Heddle Preservation

DSC00001 With so few heddles available for this loom it is important to preserve the ones that I have.  There are, of course, many possibilities if I were to somehow run out which would include fabricating new ones, but the best possibility would be to cannibalize together parts from the old ones and braise them into new workable ones.  Nevertheless, I had some PVC storage-pipes left over from another project, but they were a bit short (white pipe).  All it took was a piece of splice to lengthen them an inch in order to make them long enough for the heddles.  Now each group – like new, good, useable, pitted – each has their own oil bath preservation.  Cost?  $2.25 for the splice and $10 for the oil (5w30)…each…a small price to pay…

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Swift (Reconditioning)

I spent most of the day yesterday refurbishing this swift…

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Both its wood and metal needed a thorough cleaning…

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Disassembled it was curious to find that the centre spool is spring loaded…

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Caked grease was easy to remove from the metal parts; I used 600 grit emory cloth to remove the worst rust followed with steel wool.  Wood was cleaned with a solvent.  I was surprised to find this much greasy dirt on the parts in contact with the fibre, but now think it to be normal if it was ever used over decades with home-cleaned wool that may have retained more of its lanolin…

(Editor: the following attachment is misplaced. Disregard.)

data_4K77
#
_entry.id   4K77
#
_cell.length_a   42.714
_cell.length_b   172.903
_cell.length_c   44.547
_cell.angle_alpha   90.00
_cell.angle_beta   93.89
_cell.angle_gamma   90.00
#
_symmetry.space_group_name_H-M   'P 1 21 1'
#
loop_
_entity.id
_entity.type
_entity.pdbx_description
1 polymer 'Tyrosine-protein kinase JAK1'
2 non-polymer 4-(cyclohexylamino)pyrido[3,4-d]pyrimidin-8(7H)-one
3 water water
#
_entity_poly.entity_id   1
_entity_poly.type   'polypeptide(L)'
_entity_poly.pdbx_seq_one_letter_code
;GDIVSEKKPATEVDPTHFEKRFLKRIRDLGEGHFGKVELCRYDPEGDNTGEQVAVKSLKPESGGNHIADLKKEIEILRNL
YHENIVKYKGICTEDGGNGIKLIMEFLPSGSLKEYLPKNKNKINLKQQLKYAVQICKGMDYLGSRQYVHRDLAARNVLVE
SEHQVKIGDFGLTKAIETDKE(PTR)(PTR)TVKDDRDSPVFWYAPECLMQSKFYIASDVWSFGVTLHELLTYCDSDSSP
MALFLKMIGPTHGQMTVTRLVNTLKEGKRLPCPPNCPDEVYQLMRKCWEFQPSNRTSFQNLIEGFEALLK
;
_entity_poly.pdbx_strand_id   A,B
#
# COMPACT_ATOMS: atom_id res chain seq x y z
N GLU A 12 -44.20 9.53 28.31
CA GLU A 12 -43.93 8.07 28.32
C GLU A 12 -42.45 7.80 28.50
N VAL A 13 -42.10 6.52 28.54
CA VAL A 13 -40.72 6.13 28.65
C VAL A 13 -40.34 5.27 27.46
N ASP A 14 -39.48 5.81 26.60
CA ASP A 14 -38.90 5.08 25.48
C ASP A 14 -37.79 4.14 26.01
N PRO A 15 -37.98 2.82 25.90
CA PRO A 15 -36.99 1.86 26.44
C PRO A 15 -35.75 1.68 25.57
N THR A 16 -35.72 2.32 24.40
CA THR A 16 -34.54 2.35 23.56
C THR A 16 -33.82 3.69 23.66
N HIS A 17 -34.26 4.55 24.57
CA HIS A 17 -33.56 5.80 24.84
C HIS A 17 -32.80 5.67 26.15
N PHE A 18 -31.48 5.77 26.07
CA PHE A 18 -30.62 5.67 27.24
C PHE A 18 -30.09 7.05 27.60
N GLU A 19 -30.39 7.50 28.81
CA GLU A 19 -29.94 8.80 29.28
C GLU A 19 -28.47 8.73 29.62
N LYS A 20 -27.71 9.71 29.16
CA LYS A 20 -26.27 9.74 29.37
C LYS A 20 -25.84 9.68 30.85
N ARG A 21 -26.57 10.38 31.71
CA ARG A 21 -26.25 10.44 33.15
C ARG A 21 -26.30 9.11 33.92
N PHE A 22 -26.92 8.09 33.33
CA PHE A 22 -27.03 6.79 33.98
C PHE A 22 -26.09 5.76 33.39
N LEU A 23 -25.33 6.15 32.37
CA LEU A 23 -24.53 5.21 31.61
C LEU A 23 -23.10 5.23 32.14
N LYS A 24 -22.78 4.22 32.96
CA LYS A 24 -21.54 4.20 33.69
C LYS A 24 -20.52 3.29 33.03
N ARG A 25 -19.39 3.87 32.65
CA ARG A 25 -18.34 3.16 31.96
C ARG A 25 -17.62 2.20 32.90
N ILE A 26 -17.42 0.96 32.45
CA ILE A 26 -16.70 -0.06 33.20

I lightly used a wire brush on an angle grinder to clean the base.  I re-greased the internal parts and linseed oiled the wood.  How functional and beautiful!

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…it’s really a nice machine…

Tie-Downs

Getting this loom here involved anchoring it to the deck of the trailer with lag screws and then using 3″ strapping to secure it.  The loom arrived intact, but several of the straps were cut in transport.   I am presuming that the tension on the straps was enough that the wind caused a vibration that wore on some of the sharper edges of the load.  I stopped and repaired these several times during the trip home, adding straps along the way to ensure that if one broke in the night there would be a backup on the load to hold it securely in place.  Today, after finishing the harnesses, I removed all straps, cleaned them, repaired several, and organized them for future use.  It required several hours.  It’s all a part of getting this weaving machinery here…

Inventory (Final) – Heddles

Following the refurbishing of the harnesses the final count on heddles is:

40  – Like New
118 – Good (slight texture but smooth)
51   – Useable (textured but smooth)
173 – Bad (pitted)

382 – Total

Rust occurs because of a combination of factors: exposure to humidity/moisture, exposure to oxygen, elements in the air.  These heddles are not made any more.  In order to protect the remainder that I have I have sealed them in PVC pipes that are filled with new motor oil.

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They are labeled appropriately on the outside…

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Harnesses

I refurbished the harnesses – 24″ x 41″ (outside dimensions).

Before…

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Harnesses were disassembled.  All metal was cleaned with solvent and then steel wooled.  The wood was steel wooled, then sanded, then steel wooled again, and finally oiled with boiled linseed oil several times.  All heddles were steel wooled, and the ones that were rough or pitted or bent were replaced, which amounted to 26 heddles on one and 14 on the other.  All screws were all replaced.  Heddle support spring hooks were cleaned and lightly oiled.  And the reassembly was completed.

After…

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